Medical professionals should always value a patient’s ethical right to privacy and confidentiality. Under the HIPPA law, there are still concerns with the protection of patient privacy; therefore, healthcare professionals must confront the growing technological environment and find ways to increase access security, as well as discipline employees that violate a patient’s privacy. Electronic health records can be beneficial to providers from a cost and efficiency standpoint, but are patients really better off with a paperless system?5
Privacy relates to people; confidentiality relates to data. A patient has a right to privacy and confidentiality concerning their mental and physical medical records. The term privacy has been defined as an…show more content… Healthcare providers are able to communicate easier via electronic medical records and under the HIPPA law it is illegal to release patient information to other non-healthcare professional parties. HIPPA states, “covered entities are required to protect the confidentiality or integrity of medical information stored in electric records.5
Confidentiality extends past privacy and protects identifiable data. So, what is considered confidential patient information? Confidential patient information consists of Protected Health Information (PHI). The PHI contains the patient’s demographic information, social security number, diagnoses codes, medical record number, name of doctors, conversations between healthcare providers, billing information, images of the patient, and medications. Confidential information is seen electronically in a patient’s medical record everyday and sometimes employees forget how important it is to keep a patient’s information confidential. Mental and physical conditions, treatment plans and daily notes are documented in electronic medical records.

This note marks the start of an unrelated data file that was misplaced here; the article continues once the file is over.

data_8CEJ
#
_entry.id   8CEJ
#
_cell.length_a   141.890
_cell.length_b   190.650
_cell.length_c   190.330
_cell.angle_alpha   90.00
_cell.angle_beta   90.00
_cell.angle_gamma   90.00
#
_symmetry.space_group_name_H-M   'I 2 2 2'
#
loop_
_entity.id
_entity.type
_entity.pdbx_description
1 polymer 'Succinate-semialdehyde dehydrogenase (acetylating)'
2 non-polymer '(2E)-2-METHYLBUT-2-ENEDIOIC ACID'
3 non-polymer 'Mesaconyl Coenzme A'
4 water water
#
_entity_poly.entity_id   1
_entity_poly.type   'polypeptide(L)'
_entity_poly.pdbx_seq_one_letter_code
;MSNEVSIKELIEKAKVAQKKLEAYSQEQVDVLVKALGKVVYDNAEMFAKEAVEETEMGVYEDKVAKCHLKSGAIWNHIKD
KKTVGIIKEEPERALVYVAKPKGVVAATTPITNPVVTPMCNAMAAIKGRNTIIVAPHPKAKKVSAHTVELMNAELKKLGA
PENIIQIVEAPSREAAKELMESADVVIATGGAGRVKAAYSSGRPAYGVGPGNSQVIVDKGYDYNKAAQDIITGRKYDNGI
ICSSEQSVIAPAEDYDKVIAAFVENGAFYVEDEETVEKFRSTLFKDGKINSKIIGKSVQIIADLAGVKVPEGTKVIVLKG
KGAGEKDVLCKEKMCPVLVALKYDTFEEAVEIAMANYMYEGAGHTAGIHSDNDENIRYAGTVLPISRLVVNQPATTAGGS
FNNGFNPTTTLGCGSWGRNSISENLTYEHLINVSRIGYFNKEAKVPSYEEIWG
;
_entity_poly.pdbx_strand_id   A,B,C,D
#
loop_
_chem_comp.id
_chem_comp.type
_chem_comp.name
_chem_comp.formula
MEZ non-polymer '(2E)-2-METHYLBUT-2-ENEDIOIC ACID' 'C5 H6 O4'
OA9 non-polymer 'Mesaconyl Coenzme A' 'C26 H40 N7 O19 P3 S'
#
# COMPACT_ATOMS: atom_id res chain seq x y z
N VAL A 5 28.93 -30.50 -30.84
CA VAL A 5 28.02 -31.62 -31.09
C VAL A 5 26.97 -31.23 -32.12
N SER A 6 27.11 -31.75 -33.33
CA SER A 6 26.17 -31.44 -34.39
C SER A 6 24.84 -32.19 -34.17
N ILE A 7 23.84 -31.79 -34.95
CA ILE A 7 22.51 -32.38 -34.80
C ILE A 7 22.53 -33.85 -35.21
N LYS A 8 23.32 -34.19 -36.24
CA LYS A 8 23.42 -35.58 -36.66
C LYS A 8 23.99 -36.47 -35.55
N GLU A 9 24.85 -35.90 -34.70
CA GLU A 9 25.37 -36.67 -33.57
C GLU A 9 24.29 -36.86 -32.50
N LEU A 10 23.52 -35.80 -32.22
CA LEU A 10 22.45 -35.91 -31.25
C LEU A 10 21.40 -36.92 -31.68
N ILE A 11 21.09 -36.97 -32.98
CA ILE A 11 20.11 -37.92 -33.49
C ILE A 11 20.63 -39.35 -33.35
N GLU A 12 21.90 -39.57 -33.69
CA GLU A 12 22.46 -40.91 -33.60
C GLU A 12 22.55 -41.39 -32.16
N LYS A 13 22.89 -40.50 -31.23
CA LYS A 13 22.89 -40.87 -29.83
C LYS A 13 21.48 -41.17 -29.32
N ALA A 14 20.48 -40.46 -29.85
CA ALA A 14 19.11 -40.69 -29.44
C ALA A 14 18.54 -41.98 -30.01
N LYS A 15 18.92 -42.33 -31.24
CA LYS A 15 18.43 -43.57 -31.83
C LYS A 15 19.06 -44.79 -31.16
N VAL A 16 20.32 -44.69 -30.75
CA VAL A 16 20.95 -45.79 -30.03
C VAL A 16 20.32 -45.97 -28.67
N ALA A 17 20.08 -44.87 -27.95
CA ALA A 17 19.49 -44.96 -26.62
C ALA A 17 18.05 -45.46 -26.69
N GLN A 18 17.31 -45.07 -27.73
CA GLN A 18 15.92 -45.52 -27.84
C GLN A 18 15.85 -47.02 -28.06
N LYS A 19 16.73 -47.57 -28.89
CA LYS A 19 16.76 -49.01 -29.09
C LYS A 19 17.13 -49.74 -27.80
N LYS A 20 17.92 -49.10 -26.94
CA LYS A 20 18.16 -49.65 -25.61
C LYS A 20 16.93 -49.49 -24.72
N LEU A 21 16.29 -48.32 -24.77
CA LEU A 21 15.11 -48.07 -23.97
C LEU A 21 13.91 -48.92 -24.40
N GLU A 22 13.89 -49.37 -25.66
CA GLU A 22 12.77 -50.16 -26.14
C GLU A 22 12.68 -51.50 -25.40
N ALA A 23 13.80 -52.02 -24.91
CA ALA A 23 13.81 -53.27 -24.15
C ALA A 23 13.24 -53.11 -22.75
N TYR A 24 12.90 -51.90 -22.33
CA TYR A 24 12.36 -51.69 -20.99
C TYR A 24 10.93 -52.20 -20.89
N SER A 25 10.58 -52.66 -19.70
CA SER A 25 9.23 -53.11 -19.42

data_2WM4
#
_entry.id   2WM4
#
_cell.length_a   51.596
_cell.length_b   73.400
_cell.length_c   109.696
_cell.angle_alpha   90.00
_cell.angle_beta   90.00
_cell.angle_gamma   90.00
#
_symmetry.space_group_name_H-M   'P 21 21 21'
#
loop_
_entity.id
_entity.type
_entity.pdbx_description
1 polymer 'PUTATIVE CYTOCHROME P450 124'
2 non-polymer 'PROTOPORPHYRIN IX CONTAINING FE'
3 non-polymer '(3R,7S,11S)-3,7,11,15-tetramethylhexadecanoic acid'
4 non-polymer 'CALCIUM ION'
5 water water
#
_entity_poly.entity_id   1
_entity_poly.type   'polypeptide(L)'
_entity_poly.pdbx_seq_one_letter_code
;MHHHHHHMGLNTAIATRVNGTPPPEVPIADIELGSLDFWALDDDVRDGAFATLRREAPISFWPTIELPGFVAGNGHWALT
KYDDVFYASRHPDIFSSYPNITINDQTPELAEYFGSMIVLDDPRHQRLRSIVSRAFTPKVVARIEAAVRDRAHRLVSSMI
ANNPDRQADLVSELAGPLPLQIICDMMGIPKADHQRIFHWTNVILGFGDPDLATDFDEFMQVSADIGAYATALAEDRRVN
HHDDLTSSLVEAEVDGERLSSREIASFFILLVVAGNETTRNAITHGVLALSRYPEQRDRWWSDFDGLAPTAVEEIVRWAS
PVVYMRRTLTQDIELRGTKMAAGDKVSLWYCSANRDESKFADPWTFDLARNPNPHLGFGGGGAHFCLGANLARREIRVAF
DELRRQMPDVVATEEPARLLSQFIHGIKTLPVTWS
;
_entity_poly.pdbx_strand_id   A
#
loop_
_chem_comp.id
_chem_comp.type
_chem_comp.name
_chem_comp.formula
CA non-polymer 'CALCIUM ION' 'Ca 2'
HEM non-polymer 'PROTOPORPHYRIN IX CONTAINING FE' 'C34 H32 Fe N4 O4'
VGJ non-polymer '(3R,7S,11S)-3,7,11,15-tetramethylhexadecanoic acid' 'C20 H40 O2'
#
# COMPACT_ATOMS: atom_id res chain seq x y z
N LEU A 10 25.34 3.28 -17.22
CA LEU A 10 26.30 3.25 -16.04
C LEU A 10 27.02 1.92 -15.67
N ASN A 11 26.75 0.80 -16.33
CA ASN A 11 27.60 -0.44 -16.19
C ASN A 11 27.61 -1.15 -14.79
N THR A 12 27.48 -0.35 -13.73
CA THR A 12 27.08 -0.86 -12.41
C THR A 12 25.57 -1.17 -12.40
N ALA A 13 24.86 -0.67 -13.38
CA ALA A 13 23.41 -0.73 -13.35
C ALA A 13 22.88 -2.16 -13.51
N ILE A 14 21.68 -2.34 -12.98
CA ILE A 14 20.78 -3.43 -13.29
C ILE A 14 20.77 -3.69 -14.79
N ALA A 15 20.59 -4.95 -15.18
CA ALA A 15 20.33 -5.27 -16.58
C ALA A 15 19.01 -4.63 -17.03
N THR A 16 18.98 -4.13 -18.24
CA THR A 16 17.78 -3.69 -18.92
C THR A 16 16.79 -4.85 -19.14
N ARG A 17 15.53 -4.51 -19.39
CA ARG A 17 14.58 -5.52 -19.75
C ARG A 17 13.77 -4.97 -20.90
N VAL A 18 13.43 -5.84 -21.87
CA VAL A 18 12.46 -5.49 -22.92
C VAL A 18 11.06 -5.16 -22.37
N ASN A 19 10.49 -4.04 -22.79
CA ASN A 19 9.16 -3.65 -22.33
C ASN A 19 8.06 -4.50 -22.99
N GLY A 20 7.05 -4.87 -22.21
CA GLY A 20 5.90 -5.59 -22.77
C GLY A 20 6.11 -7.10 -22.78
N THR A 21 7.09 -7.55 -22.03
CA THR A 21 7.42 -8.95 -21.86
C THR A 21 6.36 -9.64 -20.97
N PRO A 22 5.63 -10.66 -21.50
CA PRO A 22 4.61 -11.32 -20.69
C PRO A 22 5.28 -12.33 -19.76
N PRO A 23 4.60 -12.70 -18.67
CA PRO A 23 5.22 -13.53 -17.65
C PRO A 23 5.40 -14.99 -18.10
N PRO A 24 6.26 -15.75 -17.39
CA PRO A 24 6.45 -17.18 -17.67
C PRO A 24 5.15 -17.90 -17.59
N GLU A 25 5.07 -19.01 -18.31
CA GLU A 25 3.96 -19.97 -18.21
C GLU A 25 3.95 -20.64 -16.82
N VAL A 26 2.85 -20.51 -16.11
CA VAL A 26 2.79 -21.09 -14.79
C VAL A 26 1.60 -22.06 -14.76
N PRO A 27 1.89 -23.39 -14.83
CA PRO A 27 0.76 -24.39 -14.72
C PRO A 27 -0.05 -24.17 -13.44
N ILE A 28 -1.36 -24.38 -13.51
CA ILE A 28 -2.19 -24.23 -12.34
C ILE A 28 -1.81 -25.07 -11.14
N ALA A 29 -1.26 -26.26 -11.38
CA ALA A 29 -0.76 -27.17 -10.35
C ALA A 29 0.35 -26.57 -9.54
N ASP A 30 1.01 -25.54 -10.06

The healthcare industry benefits from Electronic Medical Records (EMR). Electronic software is used to store and transfer patient health records. The advances in technology allow healthcare professionals to access and share patient medical history. Such a system may decrease health care costs, increase the quality of patient care, facilitate better departmental communication, create less paper confusion,